"This Is Rape Culture" Pamphlets Call Catcallers Out On Their Behavior & It's A Great Example Of How To Combat Rape Culture
As far as greeting cards go, this one takes the cake: Two women are passing out "This Is Rape Culture" handouts to catcallers in New York City with the goal of informing and educating people about the harmful effects of sexual harassment. "We want to let catcallers know that seemingly insignificant things like catcalling feed into bigger problems like sexual violence," writes Iliana Inocencio in a statement to Bustle. Inocencio and Nicole Pasquale, both actors and comedians based in New York, created the handouts together based on all the things they and their friends have wanted to say when they confront their catcallers.
The handout is foldable, just like a holiday greeting card. On the left side, there's a note especially written for the catcaller, detailing the exact behaviors they just exhibited that support rape culture (e.g. whistling), how it makes many on the receiving end feel (frequently violated and unsafe), and a polite request for a different mindset toward women. It adds, "We deserve your respect and we deserve to feel safe." The handout is signed, "Women of the World."
On the right side of the card is a "rape culture pyramid" that explains the spectrum of sexual violence and the difference between abuse versus assault. Abuse encompasses victimization and degradation (making rape jokes), while full-on assault includes removal of autonomy and explicit violence (groping, incest and sexual coercion), according to the pyramid. "[The pyramid] shows how what some men consider to be an innocent compliment [can] actually be a form of verbal sexual harassment and how it supports rape culture," Pasquale writes.
According to Inocencio, they began giving out the greeting cards at Pasquale's comedy show, "WOKE AF: A Mind-Opening Variety Show," "as a gift to women who can then give them to their catcallers." Soon, more people requested more copies of the "This Is Rape Culture" handout, so Pasquale and Inocencio decided to make it available as a free download online. Pasquale writes that it's a much easier way to handle catcalling besides yelling things like, "*ssh*le!" or saying nothing at all.
For many people, catcalling is often a daily occurrence. Research shows that 85 percent of women in the United States report having been sexually harassed before they're 18 years old, and 77 percent of women report having had men follow them in a way that made them feel unsafe or uncomfortable within the last year. Pasquale writes that she hopes the greeting cards will help catcallers understand the full impact of their actions. "I'm always on guard and worried I'm going to be attacked and raped. That's not because I'm a scared little mouse, but that's because I get catcalled and harassed on such a frequent basis that makes me feel like men don't respect me at all," she writes.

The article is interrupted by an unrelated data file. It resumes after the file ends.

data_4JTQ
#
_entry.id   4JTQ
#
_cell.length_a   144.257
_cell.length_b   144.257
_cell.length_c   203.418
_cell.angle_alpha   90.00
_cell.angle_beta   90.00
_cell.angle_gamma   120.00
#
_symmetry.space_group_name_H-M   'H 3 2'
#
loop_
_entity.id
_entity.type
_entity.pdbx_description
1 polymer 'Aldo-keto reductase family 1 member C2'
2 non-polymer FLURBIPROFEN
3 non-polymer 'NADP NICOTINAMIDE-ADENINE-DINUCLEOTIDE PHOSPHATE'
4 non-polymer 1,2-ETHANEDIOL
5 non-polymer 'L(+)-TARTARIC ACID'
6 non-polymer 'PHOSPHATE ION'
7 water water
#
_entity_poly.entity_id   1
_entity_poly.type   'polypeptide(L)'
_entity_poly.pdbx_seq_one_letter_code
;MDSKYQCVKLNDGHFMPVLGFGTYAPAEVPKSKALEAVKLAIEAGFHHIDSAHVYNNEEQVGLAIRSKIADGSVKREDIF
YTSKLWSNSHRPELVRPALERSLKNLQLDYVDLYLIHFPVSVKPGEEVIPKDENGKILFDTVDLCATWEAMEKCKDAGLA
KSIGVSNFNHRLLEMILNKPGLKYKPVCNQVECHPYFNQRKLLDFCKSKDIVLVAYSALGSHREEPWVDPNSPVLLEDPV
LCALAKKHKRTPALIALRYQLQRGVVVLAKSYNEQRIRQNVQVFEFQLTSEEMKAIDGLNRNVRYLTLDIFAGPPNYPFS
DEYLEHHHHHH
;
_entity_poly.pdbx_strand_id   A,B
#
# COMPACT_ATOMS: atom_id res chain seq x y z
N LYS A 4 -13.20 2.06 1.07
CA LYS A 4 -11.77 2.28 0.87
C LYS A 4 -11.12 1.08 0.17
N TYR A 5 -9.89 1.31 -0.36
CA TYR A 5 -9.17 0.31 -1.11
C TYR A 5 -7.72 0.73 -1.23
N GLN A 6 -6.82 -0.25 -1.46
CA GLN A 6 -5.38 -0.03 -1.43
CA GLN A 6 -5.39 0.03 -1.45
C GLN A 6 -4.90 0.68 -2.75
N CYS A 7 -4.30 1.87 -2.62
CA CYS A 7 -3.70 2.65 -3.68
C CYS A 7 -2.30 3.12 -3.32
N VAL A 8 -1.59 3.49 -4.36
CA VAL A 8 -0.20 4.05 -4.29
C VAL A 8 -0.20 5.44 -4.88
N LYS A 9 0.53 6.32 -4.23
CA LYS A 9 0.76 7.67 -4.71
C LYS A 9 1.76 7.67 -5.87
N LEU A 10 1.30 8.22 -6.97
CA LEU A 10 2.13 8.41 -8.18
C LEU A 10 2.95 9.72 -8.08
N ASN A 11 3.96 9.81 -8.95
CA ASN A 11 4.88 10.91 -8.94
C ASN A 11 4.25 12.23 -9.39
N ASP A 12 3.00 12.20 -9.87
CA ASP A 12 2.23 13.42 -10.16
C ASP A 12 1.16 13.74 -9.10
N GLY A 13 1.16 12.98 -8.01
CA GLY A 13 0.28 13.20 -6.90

It's worth noting that three out of four encounters of rape are committed by people who already know the survivor as opposed to a complete stranger, according to the Rape, Abuse & Incest National Network (RAINN). That being said, catcalling is often seen as an acceptable form of showing romantic or sexual interest in women and men that should simply be "dealt with," which significantly contributes to a dangerous culture in which those rapes and assaults occur and, again, are seen as something acceptable that survivors should simply move on from. According to RAINN, out of every 1,000 rapes, only seven will lead to a felony conviction; only six convicted rapists will actually go to jail.
Inocencio agrees, writing that catcalling makes women and men feel powerless and infringes on their basic rights to privacy and respect. Now, whenever she encounters a catcaller, she can simply hand over the "This is rape culture" greeting card to get that message across. "When I feel safe, I'll respond verbally, explaining to the cat-caller that their words are rape culture. And they don't get it and freak out at the word, 'rape.' Something on a piece of paper feels more accessible because they can read it and let it sink in," Inocencio writes. "I've passed out at least one everyday since we printed them out. Every catcaller says, 'Thank you,' thinking it's my number or that I'm responding positively to their words. Once I pass out the paper, I don't stay to see their reactions when reading it."
She continues, "I gave [one] to a FedEx employee who was with a big group of guys. I turned around and saw them all huddle around the one guy and read it together. I don't know if they got it, but I felt good it was reaching more than just the catcaller himself. I feel like I am doing my part in taking back the power they tried take away from me when they catcalled me."
Pasquale writes that nobody has catcalled her ever since she's started handing out the greeting cards. "I honestly don't know if we'll change any guy's mind, but at least I did my part to fully express how I and other women feel. If we change one guy's point of view on this, it'll have been worth it," she writes.
View and download the "This Is Rape Culture" handout here.